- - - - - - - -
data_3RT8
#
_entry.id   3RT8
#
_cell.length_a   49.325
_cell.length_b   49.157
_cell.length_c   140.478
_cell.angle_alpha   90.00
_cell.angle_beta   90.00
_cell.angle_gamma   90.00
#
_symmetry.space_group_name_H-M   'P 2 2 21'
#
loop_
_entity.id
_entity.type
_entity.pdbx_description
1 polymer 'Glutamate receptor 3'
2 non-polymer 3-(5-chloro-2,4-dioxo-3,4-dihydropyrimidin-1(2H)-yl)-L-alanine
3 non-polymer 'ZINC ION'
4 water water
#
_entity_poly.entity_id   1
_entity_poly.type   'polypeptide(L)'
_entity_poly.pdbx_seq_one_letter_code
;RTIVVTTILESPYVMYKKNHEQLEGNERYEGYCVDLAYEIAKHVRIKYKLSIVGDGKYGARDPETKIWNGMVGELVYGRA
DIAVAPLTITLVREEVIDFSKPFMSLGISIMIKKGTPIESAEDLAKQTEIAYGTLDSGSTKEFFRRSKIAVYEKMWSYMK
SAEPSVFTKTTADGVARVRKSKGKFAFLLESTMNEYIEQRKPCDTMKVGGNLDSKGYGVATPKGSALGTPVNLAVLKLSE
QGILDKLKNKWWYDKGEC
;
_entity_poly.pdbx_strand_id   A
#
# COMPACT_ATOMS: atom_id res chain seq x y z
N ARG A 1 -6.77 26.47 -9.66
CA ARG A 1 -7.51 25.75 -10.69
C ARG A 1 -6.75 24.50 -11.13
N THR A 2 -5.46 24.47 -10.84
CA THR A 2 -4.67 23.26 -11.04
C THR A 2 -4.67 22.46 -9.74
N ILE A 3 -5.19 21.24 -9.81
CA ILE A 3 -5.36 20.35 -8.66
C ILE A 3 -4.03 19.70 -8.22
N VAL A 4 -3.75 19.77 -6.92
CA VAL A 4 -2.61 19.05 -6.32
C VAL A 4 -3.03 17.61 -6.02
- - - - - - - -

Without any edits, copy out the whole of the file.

data_3RT8
#
_entry.id   3RT8
#
_cell.length_a   49.325
_cell.length_b   49.157
_cell.length_c   140.478
_cell.angle_alpha   90.00
_cell.angle_beta   90.00
_cell.angle_gamma   90.00
#
_symmetry.space_group_name_H-M   'P 2 2 21'
#
loop_
_entity.id
_entity.type
_entity.pdbx_description
1 polymer 'Glutamate receptor 3'
2 non-polymer 3-(5-chloro-2,4-dioxo-3,4-dihydropyrimidin-1(2H)-yl)-L-alanine
3 non-polymer 'ZINC ION'
4 water water
#
_entity_poly.entity_id   1
_entity_poly.type   'polypeptide(L)'
_entity_poly.pdbx_seq_one_letter_code
;RTIVVTTILESPYVMYKKNHEQLEGNERYEGYCVDLAYEIAKHVRIKYKLSIVGDGKYGARDPETKIWNGMVGELVYGRA
DIAVAPLTITLVREEVIDFSKPFMSLGISIMIKKGTPIESAEDLAKQTEIAYGTLDSGSTKEFFRRSKIAVYEKMWSYMK
SAEPSVFTKTTADGVARVRKSKGKFAFLLESTMNEYIEQRKPCDTMKVGGNLDSKGYGVATPKGSALGTPVNLAVLKLSE
QGILDKLKNKWWYDKGEC
;
_entity_poly.pdbx_strand_id   A
#
# COMPACT_ATOMS: atom_id res chain seq x y z
N ARG A 1 -6.77 26.47 -9.66
CA ARG A 1 -7.51 25.75 -10.69
C ARG A 1 -6.75 24.50 -11.13
N THR A 2 -5.46 24.47 -10.84
CA THR A 2 -4.67 23.26 -11.04
C THR A 2 -4.67 22.46 -9.74
N ILE A 3 -5.19 21.24 -9.81
CA ILE A 3 -5.36 20.35 -8.66
C ILE A 3 -4.03 19.70 -8.22
N VAL A 4 -3.75 19.77 -6.92
CA VAL A 4 -2.61 19.05 -6.32
C VAL A 4 -3.03 17.61 -6.02